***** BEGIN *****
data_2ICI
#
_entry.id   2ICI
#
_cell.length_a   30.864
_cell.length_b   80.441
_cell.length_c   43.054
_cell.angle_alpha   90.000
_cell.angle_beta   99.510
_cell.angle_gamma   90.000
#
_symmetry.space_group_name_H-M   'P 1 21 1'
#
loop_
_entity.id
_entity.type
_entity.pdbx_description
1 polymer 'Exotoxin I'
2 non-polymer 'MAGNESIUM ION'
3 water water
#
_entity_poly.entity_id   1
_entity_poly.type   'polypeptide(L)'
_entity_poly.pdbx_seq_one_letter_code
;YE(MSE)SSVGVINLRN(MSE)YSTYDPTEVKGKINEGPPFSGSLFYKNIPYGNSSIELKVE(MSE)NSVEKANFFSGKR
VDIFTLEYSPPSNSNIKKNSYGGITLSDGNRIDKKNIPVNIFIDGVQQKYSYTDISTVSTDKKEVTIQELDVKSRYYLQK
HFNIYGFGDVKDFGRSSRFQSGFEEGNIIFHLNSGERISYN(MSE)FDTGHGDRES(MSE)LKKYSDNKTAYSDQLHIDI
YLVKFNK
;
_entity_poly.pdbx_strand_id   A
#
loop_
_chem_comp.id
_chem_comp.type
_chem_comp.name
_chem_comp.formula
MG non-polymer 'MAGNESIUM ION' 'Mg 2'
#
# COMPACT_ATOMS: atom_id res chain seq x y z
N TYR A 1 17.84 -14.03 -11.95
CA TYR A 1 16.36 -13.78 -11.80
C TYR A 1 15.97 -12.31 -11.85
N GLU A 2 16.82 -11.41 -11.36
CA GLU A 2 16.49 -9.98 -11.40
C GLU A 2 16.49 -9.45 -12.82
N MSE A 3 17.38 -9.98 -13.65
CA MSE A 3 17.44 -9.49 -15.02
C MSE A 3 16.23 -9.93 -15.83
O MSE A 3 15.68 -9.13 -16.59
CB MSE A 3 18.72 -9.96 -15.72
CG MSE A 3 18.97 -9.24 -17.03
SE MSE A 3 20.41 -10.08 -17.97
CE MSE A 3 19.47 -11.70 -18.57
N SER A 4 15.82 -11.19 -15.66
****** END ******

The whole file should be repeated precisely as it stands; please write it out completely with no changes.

data_2ICI
#
_entry.id   2ICI
#
_cell.length_a   30.864
_cell.length_b   80.441
_cell.length_c   43.054
_cell.angle_alpha   90.000
_cell.angle_beta   99.510
_cell.angle_gamma   90.000
#
_symmetry.space_group_name_H-M   'P 1 21 1'
#
loop_
_entity.id
_entity.type
_entity.pdbx_description
1 polymer 'Exotoxin I'
2 non-polymer 'MAGNESIUM ION'
3 water water
#
_entity_poly.entity_id   1
_entity_poly.type   'polypeptide(L)'
_entity_poly.pdbx_seq_one_letter_code
;YE(MSE)SSVGVINLRN(MSE)YSTYDPTEVKGKINEGPPFSGSLFYKNIPYGNSSIELKVE(MSE)NSVEKANFFSGKR
VDIFTLEYSPPSNSNIKKNSYGGITLSDGNRIDKKNIPVNIFIDGVQQKYSYTDISTVSTDKKEVTIQELDVKSRYYLQK
HFNIYGFGDVKDFGRSSRFQSGFEEGNIIFHLNSGERISYN(MSE)FDTGHGDRES(MSE)LKKYSDNKTAYSDQLHIDI
YLVKFNK
;
_entity_poly.pdbx_strand_id   A
#
loop_
_chem_comp.id
_chem_comp.type
_chem_comp.name
_chem_comp.formula
MG non-polymer 'MAGNESIUM ION' 'Mg 2'
#
# COMPACT_ATOMS: atom_id res chain seq x y z
N TYR A 1 17.84 -14.03 -11.95
CA TYR A 1 16.36 -13.78 -11.80
C TYR A 1 15.97 -12.31 -11.85
N GLU A 2 16.82 -11.41 -11.36
CA GLU A 2 16.49 -9.98 -11.40
C GLU A 2 16.49 -9.45 -12.82
N MSE A 3 17.38 -9.98 -13.65
CA MSE A 3 17.44 -9.49 -15.02
C MSE A 3 16.23 -9.93 -15.83
O MSE A 3 15.68 -9.13 -16.59
CB MSE A 3 18.72 -9.96 -15.72
CG MSE A 3 18.97 -9.24 -17.03
SE MSE A 3 20.41 -10.08 -17.97
CE MSE A 3 19.47 -11.70 -18.57
N SER A 4 15.82 -11.19 -15.66